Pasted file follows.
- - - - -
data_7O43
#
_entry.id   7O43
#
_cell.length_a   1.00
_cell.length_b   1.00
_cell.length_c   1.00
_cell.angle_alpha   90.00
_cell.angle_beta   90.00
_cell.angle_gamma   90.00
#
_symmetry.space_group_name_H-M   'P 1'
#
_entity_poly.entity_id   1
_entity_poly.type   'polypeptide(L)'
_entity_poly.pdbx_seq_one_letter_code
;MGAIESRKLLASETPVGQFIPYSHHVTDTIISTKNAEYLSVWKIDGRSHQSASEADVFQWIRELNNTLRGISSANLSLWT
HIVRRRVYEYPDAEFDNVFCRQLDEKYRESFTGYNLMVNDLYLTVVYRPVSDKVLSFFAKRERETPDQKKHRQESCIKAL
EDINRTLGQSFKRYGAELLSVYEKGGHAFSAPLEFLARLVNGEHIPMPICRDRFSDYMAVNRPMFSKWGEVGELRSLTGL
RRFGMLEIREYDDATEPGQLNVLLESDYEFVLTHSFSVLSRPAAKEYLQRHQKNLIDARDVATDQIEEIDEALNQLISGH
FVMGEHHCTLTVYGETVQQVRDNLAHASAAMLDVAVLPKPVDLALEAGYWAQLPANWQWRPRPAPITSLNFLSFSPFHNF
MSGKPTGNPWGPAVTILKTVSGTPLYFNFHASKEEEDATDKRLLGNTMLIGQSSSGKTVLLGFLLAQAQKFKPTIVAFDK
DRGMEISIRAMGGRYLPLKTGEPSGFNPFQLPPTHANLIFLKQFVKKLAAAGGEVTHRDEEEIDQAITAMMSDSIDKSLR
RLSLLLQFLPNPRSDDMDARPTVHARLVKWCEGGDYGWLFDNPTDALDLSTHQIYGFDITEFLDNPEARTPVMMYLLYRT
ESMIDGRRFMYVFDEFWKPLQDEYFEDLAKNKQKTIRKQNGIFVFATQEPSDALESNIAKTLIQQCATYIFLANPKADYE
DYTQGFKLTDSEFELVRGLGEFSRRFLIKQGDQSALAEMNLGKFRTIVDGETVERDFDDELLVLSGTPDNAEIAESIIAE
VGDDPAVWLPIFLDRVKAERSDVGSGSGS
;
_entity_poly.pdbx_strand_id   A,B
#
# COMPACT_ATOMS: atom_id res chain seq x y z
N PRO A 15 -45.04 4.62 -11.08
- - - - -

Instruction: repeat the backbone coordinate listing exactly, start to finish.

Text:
data_7O43
#
_entry.id   7O43
#
_cell.length_a   1.00
_cell.length_b   1.00
_cell.length_c   1.00
_cell.angle_alpha   90.00
_cell.angle_beta   90.00
_cell.angle_gamma   90.00
#
_symmetry.space_group_name_H-M   'P 1'
#
_entity_poly.entity_id   1
_entity_poly.type   'polypeptide(L)'
_entity_poly.pdbx_seq_one_letter_code
;MGAIESRKLLASETPVGQFIPYSHHVTDTIISTKNAEYLSVWKIDGRSHQSASEADVFQWIRELNNTLRGISSANLSLWT
HIVRRRVYEYPDAEFDNVFCRQLDEKYRESFTGYNLMVNDLYLTVVYRPVSDKVLSFFAKRERETPDQKKHRQESCIKAL
EDINRTLGQSFKRYGAELLSVYEKGGHAFSAPLEFLARLVNGEHIPMPICRDRFSDYMAVNRPMFSKWGEVGELRSLTGL
RRFGMLEIREYDDATEPGQLNVLLESDYEFVLTHSFSVLSRPAAKEYLQRHQKNLIDARDVATDQIEEIDEALNQLISGH
FVMGEHHCTLTVYGETVQQVRDNLAHASAAMLDVAVLPKPVDLALEAGYWAQLPANWQWRPRPAPITSLNFLSFSPFHNF
MSGKPTGNPWGPAVTILKTVSGTPLYFNFHASKEEEDATDKRLLGNTMLIGQSSSGKTVLLGFLLAQAQKFKPTIVAFDK
DRGMEISIRAMGGRYLPLKTGEPSGFNPFQLPPTHANLIFLKQFVKKLAAAGGEVTHRDEEEIDQAITAMMSDSIDKSLR
RLSLLLQFLPNPRSDDMDARPTVHARLVKWCEGGDYGWLFDNPTDALDLSTHQIYGFDITEFLDNPEARTPVMMYLLYRT
ESMIDGRRFMYVFDEFWKPLQDEYFEDLAKNKQKTIRKQNGIFVFATQEPSDALESNIAKTLIQQCATYIFLANPKADYE
DYTQGFKLTDSEFELVRGLGEFSRRFLIKQGDQSALAEMNLGKFRTIVDGETVERDFDDELLVLSGTPDNAEIAESIIAE
VGDDPAVWLPIFLDRVKAERSDVGSGSGS
;
_entity_poly.pdbx_strand_id   A,B
#
# COMPACT_ATOMS: atom_id res chain seq x y z
N PRO A 15 -45.04 4.62 -11.08